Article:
Engineering 101 is a type of orientation event held in July for new admitted students. It’s an opportunity to come to campus and look around, meet some fellow students, get some tips for success, and get some errands done before the rush starts in September. There is an online guide summarizing everything, which is good for those who can’t make the trip or who want to review some of the advice.
I was asked to make some opening remarks, so following is a version of what I said.
Let me be the first faculty member to welcome all the newly admitted students and your guests to Waterloo and the Faculty of Engineering! We’re glad that you could be here today, and start this journey together with all of us.
Behind the scenes, a large group of recruiting and admissions staff and faculty have been busy these past 10 months, answering questions, poring over transcripts, looking at Admission Information Forms, reviewing video interviews, and meeting you at events.
We’ve worked hard to try to pick people who we think will do very well here at Waterloo. I know you’ve worked hard too, comparing different offers, programs and places. We had a lot of applicants to pick from, over 13,000. I’m sure you had a lot of offers to pick from too. But somehow it has all worked out. We’re very glad you chose to start the next phase of your life with us, and so now here we are at this orientation event. Everyone is getting ready to move forward starting in September.
One of the goals for today’s event is to start that transition from high school to university life, so let me make a few comments to get us started.
Engineering is hard. And I don’t just mean here at university. It extends beyond that into the “real world” and your careers. Engineers are expected to help solve some of society’s most difficult problems and challenging opportunities. These include climate change, energy efficiency, water supply, cybersecurity, advanced healthcare, autonomous vehicles, infrastructure replacement, just to name a few.
To solve these problems you need lots of background knowledge (math, science, design, ethics, economics), and other skills like teamwork and communication. And that’s what our engineering programs here are designed to help you absorb and achieve.
The volume of information to learn is large, and the time is short. Some of the concepts are quite challenging. You will encounter setbacks, like failed tests, assignments you can’t do, sometimes failed courses. I can guarantee that half of you will be in the bottom half of your class, and that’s OK. These are learning opportunities to be absorbed and embraced, even if not enjoyed. One of my fond memories of university was getting less than 20% on a calculus midterm exam. Not necessarily a pleasant experience, but I learned a lot from it and carried on!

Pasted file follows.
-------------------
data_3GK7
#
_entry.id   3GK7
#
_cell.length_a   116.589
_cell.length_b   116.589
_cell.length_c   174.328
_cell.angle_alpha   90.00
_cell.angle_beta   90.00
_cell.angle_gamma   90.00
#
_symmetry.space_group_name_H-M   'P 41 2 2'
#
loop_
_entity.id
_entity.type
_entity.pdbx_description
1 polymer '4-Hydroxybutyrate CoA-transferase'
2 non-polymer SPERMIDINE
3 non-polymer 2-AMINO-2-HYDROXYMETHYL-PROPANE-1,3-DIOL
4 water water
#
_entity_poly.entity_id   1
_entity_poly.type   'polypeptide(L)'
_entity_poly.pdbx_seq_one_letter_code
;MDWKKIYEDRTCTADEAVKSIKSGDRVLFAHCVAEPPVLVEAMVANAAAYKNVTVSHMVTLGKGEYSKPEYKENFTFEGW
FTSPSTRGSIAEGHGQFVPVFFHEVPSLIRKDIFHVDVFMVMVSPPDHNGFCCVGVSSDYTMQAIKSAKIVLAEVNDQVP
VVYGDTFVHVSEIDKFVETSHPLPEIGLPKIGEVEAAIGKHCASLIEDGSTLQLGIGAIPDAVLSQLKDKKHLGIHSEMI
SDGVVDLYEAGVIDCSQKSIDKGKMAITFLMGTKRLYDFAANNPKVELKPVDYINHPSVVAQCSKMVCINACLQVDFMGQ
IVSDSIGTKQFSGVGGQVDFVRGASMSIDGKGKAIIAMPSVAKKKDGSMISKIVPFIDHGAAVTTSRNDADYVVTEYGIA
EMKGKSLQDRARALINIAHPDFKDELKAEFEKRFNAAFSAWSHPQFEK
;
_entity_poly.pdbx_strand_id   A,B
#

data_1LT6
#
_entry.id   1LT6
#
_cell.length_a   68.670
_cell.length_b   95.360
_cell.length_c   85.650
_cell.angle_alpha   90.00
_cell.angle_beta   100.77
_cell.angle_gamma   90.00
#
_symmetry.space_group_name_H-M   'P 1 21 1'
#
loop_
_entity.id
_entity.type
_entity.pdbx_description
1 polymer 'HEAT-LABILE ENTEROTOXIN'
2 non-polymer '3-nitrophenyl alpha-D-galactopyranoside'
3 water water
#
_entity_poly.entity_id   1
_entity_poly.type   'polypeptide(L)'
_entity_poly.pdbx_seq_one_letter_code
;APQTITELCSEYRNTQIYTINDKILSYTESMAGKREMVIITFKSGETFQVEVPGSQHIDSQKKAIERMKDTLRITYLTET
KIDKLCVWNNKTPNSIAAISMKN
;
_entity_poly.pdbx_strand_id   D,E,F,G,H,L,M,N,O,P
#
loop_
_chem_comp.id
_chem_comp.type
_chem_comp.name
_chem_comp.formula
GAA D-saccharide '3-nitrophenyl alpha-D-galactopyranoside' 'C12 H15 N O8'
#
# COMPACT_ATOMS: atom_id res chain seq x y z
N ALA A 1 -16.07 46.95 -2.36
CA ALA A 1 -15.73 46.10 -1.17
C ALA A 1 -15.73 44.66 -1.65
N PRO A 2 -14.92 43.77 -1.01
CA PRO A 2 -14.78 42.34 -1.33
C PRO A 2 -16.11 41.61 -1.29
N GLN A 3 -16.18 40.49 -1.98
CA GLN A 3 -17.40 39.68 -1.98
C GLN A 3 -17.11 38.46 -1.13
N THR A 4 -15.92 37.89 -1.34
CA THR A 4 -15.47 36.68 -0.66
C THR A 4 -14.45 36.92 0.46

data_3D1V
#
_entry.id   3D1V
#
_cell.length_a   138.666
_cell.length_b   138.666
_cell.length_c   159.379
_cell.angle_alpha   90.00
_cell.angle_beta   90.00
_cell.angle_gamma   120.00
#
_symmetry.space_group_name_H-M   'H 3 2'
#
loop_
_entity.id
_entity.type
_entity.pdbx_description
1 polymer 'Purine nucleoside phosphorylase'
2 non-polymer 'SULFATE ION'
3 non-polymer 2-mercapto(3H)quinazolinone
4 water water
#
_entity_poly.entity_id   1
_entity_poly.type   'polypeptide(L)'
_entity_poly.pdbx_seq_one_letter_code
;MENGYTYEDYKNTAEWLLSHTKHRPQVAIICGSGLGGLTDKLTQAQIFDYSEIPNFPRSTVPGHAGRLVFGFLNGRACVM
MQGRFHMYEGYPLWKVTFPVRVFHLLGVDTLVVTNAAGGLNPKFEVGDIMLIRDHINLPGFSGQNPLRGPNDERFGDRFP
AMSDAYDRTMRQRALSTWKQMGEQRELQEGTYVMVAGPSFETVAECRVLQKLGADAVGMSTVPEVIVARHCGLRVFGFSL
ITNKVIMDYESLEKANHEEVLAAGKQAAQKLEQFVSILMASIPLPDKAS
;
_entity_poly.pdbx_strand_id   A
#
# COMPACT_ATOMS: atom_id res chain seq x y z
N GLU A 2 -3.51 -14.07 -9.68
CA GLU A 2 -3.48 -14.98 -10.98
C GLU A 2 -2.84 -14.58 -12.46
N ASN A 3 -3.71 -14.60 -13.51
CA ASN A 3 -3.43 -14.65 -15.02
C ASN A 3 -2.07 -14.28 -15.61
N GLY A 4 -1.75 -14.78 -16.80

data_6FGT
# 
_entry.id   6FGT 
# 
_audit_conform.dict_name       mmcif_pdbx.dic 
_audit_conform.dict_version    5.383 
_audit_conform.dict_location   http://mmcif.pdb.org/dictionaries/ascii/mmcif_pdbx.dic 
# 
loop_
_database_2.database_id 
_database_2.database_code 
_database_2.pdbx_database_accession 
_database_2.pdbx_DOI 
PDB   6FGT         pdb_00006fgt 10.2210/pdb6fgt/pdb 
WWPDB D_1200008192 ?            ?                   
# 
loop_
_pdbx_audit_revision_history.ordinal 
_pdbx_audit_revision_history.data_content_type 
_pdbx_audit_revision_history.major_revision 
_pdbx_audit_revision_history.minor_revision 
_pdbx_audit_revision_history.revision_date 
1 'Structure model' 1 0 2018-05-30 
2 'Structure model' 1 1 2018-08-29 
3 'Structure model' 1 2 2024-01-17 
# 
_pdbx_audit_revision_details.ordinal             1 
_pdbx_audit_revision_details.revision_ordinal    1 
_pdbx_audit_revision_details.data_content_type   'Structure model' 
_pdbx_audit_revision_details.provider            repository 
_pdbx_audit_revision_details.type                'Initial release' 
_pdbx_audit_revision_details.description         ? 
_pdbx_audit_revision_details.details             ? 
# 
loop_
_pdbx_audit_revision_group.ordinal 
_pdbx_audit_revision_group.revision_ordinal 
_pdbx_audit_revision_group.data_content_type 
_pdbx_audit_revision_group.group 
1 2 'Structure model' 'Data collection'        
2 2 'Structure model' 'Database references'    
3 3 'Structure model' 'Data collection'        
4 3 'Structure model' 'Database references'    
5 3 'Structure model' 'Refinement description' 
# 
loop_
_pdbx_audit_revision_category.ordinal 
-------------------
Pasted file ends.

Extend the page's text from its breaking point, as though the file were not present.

Ultimately, society doesn’t much care what mark you got in calculus, or what your class ranking is. Society wants you to help them with their problems, and you will be equipped to start doing that when you graduate, and even beforehand while you work in co-op jobs.
The important point is that this is not high school, where you come here, passively sit in a class, absorb a set lesson with predictable outcomes, then regurgitate it on a test and get 90+%. Engineering is not straightforward and predictable, and you education won’t be either. This is more like a partnership model, with 5 equally important partners.
- Faculty and staff provide the structure, guidance, and context for learning the concepts and applications.
- You, the students, actively engage in the material, ask questions, seek help and support from the many support systems we have available for you.
- Families provide the moral support and encouragement when things inevitably don’t go as well as wished or imagined.
- Co-op employers provide the real-world learning opportunities and problems to work on.
- And finally, other students are equally important in guiding and supporting you. Peer learning is very important, whether informally in classes and other activities, or through things like the student design teams and the Engineering Society activities.
So let me close by introducing you to two of our current students, the EngSoc Presidents Katie and Mariko, who will tell you a bit more about this very important aspect of Waterloo Engineering.